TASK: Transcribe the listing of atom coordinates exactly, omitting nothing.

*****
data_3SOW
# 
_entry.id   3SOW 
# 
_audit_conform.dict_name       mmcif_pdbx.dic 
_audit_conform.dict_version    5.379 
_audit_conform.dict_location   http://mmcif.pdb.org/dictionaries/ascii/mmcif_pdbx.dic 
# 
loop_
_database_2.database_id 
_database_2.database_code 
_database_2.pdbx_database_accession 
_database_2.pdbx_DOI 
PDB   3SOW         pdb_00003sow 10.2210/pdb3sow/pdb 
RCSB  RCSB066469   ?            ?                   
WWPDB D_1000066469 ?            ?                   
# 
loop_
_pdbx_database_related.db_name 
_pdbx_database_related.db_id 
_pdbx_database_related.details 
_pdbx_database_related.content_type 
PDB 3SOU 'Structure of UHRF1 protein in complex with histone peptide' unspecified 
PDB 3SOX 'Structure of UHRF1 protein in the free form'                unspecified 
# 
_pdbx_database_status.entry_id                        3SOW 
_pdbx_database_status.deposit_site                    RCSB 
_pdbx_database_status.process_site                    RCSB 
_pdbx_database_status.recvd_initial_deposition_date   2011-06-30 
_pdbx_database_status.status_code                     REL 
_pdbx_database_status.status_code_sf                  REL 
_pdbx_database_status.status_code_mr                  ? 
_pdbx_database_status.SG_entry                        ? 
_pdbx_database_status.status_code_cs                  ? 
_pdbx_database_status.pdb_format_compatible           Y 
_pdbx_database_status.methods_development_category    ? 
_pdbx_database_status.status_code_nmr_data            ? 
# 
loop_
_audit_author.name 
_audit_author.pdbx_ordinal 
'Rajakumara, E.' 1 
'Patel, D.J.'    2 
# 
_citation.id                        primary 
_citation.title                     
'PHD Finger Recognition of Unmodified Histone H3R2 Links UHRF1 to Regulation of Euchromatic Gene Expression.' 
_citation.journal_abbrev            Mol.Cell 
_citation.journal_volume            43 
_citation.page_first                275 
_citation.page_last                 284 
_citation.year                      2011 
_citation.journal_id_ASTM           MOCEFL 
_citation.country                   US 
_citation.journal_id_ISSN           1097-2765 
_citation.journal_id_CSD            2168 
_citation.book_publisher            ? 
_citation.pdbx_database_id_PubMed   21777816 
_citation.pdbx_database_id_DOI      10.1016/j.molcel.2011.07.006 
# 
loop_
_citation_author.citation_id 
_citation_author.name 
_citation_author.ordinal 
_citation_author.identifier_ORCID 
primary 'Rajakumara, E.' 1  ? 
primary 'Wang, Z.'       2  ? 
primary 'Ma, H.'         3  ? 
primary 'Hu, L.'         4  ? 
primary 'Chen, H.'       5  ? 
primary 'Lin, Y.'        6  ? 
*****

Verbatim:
data_3SOW
# 
_entry.id   3SOW 
# 
_audit_conform.dict_name       mmcif_pdbx.dic 
_audit_conform.dict_version    5.379 
_audit_conform.dict_location   http://mmcif.pdb.org/dictionaries/ascii/mmcif_pdbx.dic 
# 
loop_
_database_2.database_id 
_database_2.database_code 
_database_2.pdbx_database_accession 
_database_2.pdbx_DOI 
PDB   3SOW         pdb_00003sow 10.2210/pdb3sow/pdb 
RCSB  RCSB066469   ?            ?                   
WWPDB D_1000066469 ?            ?                   
# 
loop_
_pdbx_database_related.db_name 
_pdbx_database_related.db_id 
_pdbx_database_related.details 
_pdbx_database_related.content_type 
PDB 3SOU 'Structure of UHRF1 protein in complex with histone peptide' unspecified 
PDB 3SOX 'Structure of UHRF1 protein in the free form'                unspecified 
# 
_pdbx_database_status.entry_id                        3SOW 
_pdbx_database_status.deposit_site                    RCSB 
_pdbx_database_status.process_site                    RCSB 
_pdbx_database_status.recvd_initial_deposition_date   2011-06-30 
_pdbx_database_status.status_code                     REL 
_pdbx_database_status.status_code_sf                  REL 
_pdbx_database_status.status_code_mr                  ? 
_pdbx_database_status.SG_entry                        ? 
_pdbx_database_status.status_code_cs                  ? 
_pdbx_database_status.pdb_format_compatible           Y 
_pdbx_database_status.methods_development_category    ? 
_pdbx_database_status.status_code_nmr_data            ? 
# 
loop_
_audit_author.name 
_audit_author.pdbx_ordinal 
'Rajakumara, E.' 1 
'Patel, D.J.'    2 
# 
_citation.id                        primary 
_citation.title                     
'PHD Finger Recognition of Unmodified Histone H3R2 Links UHRF1 to Regulation of Euchromatic Gene Expression.' 
_citation.journal_abbrev            Mol.Cell 
_citation.journal_volume            43 
_citation.page_first                275 
_citation.page_last                 284 
_citation.year                      2011 
_citation.journal_id_ASTM           MOCEFL 
_citation.country                   US 
_citation.journal_id_ISSN           1097-2765 
_citation.journal_id_CSD            2168 
_citation.book_publisher            ? 
_citation.pdbx_database_id_PubMed   21777816 
_citation.pdbx_database_id_DOI      10.1016/j.molcel.2011.07.006 
# 
loop_
_citation_author.citation_id 
_citation_author.name 
_citation_author.ordinal 
_citation_author.identifier_ORCID 
primary 'Rajakumara, E.' 1  ? 
primary 'Wang, Z.'       2  ? 
primary 'Ma, H.'         3  ? 
primary 'Hu, L.'         4  ? 
primary 'Chen, H.'       5  ? 
primary 'Lin, Y.'        6  ? 